Wheels raises some good points.
Most knots, used by mariners, fail due to rope breakage at the knot
, whereas knots used by climbers and fishermen often fail by “inversion” (flip / capsize
/ roll) or “slippage” (spill), and/or “friction” heating
due to slippage.
In a knotted rope, energy (which is normally spread aver the entire length of rope) directs itself to the knot, causing compressive & shear stress concentrations, which crush the rope’s core
. These sharp loops (in knots) result in some fibers being loaded much more than others, and a stress concentration occurs at that point. The rope fibres reach their ultimate load capability at this stress concentration, and fail. The adjacent fibres become more highly loaded, and are subject to failure. Eventually, the rope breaks at this point (adjacent to the knot). In effect, the knot, when tensioned, cuts the line.
See the failed bowline - page 7 - at: http://oberon.ses.nsw.gov.au/resourc...Wellington.pdf
The sharper the loop or bend (relative to the rope diameter) the greater these compressive forces. Hence, a hitch around a 4" post will be stronger than a hitch around a 5/8" ring.
Rope Strength Specifications:
Because the wide range of rope use, rope condition, exposure to the several factors affecting rope behavior, and the degree of risk and life and property involved, it is impossible to make blanket recommendations as to working loads.
The Minimum Tensile Strength (MTS) is based on test data from a significant number of break tests conducted on new and unused rope, and is a value two standard deviations below the mean. The rated strength is based on the rope having no knots in it, and the MTS is assumed to decrease once the rope is put into use.
Maximum Working Loads (MWL) [formerly Safe Working Load - SWL] are normally determined by dividing the MTS by the safety
factor. The safety
factor is a function of the physical properties of the rope, the age and history
of the rope, the type of service
in which it is to be used, and the risks involved if failure occurs. The safety factor varies from a minimum of a 3:1 ratio, where new rope being used in a static environment
and failure would cause little or no risk to equipment
or personnel, to as high as a 20:1 ratio, where severe conditions exists or where failure of the rope could cause severe risk to equipment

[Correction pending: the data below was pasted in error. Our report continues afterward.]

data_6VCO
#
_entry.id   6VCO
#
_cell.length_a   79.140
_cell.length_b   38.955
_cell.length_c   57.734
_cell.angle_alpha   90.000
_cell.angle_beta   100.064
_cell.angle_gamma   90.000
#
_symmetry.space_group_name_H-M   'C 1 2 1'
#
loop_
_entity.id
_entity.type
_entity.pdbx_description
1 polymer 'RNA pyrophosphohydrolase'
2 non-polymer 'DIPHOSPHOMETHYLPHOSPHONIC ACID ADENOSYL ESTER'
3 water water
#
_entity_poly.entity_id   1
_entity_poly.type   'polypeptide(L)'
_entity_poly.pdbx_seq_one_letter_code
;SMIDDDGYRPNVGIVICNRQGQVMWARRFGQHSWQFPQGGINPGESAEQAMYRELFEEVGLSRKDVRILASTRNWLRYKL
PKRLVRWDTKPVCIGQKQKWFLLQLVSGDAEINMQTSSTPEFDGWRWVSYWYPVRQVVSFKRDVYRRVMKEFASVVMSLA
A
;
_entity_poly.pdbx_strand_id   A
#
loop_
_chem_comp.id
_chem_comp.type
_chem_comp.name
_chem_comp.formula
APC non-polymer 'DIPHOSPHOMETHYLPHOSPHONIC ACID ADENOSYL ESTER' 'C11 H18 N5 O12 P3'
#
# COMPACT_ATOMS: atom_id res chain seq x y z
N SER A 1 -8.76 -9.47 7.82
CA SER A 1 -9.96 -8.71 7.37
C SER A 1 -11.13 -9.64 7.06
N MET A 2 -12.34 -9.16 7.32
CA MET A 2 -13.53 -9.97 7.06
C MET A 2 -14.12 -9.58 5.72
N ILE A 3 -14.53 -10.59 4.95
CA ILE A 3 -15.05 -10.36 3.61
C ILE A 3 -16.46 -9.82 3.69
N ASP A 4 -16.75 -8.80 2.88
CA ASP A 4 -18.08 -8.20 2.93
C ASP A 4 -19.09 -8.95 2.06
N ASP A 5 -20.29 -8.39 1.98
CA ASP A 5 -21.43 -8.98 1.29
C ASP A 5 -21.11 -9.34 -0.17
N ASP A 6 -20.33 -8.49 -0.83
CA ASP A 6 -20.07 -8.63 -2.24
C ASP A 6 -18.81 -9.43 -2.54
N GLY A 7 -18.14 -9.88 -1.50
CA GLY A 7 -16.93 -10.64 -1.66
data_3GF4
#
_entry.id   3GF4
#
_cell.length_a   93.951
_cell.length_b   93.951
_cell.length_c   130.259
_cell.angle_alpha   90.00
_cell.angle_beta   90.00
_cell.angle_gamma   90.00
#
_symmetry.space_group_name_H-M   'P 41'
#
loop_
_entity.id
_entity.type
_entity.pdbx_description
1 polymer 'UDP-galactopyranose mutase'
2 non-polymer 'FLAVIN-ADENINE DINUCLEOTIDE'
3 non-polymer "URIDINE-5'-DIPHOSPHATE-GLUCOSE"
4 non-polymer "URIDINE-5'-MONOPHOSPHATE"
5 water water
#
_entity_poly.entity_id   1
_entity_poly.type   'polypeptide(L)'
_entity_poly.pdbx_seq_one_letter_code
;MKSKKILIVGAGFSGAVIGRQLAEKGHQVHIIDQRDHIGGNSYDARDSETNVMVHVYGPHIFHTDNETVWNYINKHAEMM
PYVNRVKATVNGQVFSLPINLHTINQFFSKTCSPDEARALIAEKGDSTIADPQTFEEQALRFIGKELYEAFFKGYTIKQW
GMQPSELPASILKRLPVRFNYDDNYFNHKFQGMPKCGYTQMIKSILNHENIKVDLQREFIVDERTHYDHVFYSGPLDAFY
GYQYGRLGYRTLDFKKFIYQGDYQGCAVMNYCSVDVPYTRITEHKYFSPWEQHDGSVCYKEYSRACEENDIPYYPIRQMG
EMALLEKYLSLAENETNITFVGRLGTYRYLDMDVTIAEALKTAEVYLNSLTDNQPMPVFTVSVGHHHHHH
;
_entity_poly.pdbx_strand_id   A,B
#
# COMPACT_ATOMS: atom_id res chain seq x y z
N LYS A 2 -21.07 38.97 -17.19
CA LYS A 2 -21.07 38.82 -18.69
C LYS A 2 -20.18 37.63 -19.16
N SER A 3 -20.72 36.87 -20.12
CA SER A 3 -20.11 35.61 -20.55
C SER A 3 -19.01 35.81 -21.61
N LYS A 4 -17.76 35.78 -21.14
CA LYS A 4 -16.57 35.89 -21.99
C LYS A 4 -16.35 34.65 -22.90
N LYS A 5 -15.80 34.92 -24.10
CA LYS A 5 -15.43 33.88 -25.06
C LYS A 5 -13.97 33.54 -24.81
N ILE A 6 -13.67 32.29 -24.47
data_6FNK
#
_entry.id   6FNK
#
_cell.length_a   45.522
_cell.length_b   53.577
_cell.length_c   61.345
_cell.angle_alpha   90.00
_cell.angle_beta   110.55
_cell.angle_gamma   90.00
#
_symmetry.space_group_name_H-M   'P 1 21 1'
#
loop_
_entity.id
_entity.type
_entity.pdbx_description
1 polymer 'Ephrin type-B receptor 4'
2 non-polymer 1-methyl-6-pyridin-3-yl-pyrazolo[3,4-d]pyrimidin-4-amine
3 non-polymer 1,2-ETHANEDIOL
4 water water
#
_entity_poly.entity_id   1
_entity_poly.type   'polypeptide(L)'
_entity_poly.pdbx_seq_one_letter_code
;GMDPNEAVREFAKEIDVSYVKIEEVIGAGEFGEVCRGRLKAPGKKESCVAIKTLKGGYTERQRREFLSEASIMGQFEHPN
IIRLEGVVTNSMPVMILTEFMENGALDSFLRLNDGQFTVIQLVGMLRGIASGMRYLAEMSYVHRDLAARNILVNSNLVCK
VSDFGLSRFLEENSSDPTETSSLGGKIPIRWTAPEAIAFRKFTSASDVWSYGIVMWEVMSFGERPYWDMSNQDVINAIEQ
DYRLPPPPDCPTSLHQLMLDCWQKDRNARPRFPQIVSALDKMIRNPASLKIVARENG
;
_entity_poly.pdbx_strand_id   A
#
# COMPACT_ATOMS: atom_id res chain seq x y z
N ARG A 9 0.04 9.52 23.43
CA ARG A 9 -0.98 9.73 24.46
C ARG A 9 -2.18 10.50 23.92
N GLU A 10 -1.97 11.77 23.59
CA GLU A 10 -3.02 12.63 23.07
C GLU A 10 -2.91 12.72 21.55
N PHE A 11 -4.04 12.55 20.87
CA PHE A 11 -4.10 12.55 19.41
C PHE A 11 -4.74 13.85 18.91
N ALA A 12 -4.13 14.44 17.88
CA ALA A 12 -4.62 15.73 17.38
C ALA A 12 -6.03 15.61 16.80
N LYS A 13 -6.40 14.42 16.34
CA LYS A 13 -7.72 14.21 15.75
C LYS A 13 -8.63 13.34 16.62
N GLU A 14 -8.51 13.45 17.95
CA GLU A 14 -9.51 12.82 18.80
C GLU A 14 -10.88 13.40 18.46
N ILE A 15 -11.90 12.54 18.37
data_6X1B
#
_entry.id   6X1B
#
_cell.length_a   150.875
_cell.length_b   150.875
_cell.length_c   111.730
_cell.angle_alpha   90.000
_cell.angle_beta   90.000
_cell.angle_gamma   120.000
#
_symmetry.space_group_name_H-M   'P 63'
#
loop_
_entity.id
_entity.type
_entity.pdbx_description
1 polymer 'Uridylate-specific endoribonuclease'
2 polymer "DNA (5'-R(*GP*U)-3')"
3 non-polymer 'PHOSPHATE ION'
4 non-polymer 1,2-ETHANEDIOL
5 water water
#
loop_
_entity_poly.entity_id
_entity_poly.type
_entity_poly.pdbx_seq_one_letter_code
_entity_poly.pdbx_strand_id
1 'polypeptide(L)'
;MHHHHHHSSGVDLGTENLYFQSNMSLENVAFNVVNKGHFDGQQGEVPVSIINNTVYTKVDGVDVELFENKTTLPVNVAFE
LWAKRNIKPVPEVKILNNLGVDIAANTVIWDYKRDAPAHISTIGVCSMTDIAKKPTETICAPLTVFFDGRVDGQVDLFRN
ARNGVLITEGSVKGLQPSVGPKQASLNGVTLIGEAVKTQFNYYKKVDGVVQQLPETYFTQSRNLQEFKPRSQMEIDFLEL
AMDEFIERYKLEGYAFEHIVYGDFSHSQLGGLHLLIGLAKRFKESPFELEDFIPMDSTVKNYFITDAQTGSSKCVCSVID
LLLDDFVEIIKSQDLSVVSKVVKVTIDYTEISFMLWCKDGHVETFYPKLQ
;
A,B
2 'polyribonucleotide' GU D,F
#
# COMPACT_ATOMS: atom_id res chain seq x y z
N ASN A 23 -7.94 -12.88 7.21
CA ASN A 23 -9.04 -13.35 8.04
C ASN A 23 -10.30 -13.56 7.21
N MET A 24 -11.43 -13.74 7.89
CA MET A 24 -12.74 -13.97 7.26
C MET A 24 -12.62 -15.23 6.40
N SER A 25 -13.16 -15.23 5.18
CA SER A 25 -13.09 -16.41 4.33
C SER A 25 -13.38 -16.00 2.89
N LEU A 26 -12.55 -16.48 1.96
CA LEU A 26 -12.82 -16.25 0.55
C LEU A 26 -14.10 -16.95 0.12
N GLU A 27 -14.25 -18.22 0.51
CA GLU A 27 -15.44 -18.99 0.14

A point to remember is that a rope may be severely overloaded, or shock loaded, without breaking. However, damage and strength loss (fatigue) may have occurred, without any visible indication. The next time the rope is used under normal working loads the acquired weakness causes it to break.
For an excellent discussion on Breaking Strengths (MTS) & Safe Working Loads (SWL) goto:
PS1: About Fabric Softeners & Rope:
Tests conducted in a study by Smith (1988) indicate that treatment with concentrated fabric softener reduced the strength
of a new rope.
Frank (1989) showed that certain ropes treated with dilute softener (per manufacturer’s recommendations) were stronger
than the same rope without softening, after aging and washing
Frank reported that the likely mechanism at work
explaining these results, is that the fiber lubricants contained in new rope are lost
with age, allowing the fibers to cut one another. Fabric softener replaces some of the lubricants. Excess softening leaves the rope effectively wet, with the corresponding loss in strength.
PS2: About Splices:
A splice is stronger than a knot. The strongest way to join two ropes, or to make a sling or endless rope, is to splice it correctly. Even the most efficient knots will reduce rope strength to as much as 50%, while a carefully made splice may have up to 95% of the strength of the rope being spliced. A short splice gives the strongest coupling, however, it doubles the rope size, and is not suitable where rope must run through pulleys or sheaves on a block. For such purposes, a long splice, with up to 90% strength efficiency, is normally used.
Here is a brief explanation of a few knot terms:
bend - a knot used for joining two ends together
bight - a semi-circle of rope where the rope does not cross itself; also the part of the rope between the standing part and the end that can be used in tying the knot
dress - to remove slack in the knot by drawing up the knot neatly; to make sure the knot is tied correctly, that all parts
are where they should be
end - the end of the rope
friction hitch - a knot tied directly to the standing part, another rope, or a cylindrical object that is adjustable (can be slid) when the knot itself is grabbed and moved, but otherwise stays put (from friction) when the load is on the standing part
hitch - a knot that attaches a rope directly to an object
loop - a circle of rope in which the rope crosses itself
set - to fully tighten a knot by pulling on all parts
slip - to use a bight of rope instead of the end when finishing tying a knot; used to make untying a knot easier
standing part - the part of the rope not used in the knot itself
stopper knot - a bulky knot that is used to prevent the rope from pulling through a hole or pulley
Aditional On-Line References:
Grog's Animated Knots Index: http://www.grogono.com/knot/
Cordage Institute - CI 2001 - “Fiber Rope Inspection